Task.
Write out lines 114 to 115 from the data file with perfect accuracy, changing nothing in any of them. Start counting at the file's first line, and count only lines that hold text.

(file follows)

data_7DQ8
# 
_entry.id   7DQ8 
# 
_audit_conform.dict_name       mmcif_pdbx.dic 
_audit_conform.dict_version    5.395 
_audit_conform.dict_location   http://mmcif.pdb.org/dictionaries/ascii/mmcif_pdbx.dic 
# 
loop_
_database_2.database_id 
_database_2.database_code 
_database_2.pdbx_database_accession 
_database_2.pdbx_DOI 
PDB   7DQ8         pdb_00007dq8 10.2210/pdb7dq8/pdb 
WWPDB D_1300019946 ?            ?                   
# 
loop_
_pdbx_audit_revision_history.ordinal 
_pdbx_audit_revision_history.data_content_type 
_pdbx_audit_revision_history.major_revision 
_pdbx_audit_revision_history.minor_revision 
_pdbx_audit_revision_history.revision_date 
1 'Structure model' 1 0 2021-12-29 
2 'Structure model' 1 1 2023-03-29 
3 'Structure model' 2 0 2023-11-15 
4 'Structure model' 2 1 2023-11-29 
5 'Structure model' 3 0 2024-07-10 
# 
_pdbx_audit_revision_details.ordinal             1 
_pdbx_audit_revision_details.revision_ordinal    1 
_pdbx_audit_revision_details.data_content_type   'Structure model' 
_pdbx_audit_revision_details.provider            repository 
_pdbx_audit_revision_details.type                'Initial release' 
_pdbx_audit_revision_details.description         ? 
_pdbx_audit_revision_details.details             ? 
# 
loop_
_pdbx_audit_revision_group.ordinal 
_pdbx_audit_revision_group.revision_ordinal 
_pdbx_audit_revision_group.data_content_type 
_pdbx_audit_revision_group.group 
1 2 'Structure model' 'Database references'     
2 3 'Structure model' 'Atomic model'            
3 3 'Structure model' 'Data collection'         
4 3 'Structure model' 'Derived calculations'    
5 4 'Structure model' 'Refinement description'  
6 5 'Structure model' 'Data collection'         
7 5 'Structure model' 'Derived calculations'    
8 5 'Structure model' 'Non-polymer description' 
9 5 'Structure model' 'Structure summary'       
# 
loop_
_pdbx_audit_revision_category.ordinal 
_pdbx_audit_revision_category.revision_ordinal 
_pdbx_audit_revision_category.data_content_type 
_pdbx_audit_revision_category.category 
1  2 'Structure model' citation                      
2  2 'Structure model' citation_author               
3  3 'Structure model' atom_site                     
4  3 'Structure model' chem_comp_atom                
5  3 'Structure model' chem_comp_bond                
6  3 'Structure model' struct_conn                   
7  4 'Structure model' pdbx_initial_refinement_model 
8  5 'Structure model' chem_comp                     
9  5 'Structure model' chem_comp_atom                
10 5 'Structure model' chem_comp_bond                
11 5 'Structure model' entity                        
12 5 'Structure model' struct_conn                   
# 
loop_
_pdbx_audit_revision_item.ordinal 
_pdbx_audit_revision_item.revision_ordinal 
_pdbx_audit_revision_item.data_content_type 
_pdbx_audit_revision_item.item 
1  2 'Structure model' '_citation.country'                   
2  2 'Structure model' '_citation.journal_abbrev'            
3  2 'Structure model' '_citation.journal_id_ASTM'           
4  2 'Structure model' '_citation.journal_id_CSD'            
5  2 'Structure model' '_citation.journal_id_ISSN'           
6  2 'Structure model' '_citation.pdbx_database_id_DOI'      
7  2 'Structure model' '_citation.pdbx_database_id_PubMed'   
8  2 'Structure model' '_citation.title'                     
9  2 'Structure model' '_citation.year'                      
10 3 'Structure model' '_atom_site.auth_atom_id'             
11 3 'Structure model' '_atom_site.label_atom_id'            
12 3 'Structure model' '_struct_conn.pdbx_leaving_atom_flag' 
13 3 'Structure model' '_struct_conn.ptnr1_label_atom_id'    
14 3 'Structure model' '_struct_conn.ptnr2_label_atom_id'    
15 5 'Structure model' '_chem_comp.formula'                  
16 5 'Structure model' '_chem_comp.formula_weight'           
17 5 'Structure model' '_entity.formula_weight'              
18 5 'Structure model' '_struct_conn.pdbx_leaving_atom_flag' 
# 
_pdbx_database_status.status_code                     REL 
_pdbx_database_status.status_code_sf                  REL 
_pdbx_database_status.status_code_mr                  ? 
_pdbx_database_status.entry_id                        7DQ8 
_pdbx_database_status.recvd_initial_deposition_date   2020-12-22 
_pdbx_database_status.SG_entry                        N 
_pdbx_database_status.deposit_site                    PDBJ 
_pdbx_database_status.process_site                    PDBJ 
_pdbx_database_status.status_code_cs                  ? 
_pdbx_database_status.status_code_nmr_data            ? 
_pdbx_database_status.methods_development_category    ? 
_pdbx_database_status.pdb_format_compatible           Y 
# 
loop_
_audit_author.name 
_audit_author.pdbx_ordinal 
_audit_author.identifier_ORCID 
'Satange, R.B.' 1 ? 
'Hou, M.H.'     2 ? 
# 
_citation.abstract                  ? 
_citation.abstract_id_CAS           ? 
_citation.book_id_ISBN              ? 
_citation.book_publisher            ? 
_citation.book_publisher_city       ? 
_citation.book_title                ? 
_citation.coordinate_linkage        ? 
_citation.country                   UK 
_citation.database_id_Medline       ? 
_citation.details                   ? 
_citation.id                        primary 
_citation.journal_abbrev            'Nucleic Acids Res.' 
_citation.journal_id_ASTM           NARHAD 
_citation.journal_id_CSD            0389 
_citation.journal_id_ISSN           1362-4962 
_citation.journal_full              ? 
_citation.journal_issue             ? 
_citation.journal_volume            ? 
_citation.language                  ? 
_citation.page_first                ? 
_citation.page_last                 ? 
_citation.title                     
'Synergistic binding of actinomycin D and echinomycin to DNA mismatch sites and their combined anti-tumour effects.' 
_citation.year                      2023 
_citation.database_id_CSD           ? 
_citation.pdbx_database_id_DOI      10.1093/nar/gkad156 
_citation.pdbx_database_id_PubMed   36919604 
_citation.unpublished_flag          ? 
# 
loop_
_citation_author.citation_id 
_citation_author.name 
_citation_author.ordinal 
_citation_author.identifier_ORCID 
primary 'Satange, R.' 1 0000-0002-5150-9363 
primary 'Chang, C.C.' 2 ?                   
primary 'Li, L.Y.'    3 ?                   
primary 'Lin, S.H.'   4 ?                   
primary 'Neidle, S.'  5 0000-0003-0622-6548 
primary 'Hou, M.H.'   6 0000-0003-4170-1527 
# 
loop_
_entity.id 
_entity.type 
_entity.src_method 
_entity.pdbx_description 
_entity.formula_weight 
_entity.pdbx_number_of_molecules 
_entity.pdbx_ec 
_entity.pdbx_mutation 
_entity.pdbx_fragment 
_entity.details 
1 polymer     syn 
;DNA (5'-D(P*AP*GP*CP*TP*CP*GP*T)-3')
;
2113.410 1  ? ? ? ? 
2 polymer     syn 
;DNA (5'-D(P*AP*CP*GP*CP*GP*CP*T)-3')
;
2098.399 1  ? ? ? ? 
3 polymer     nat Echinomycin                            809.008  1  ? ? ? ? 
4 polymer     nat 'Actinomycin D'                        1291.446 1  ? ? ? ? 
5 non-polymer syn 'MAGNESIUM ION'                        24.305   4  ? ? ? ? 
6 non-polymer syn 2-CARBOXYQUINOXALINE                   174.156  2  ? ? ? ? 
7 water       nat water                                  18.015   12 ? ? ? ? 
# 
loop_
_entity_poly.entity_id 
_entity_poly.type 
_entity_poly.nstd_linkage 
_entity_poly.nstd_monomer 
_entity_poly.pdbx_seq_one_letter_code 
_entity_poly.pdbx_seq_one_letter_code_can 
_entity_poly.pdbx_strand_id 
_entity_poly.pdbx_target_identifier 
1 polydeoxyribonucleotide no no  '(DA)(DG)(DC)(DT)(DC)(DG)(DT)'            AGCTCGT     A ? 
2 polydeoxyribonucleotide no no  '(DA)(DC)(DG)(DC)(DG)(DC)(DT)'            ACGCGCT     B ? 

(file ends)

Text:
_citation.abstract                  ? 
_citation.abstract_id_CAS           ? 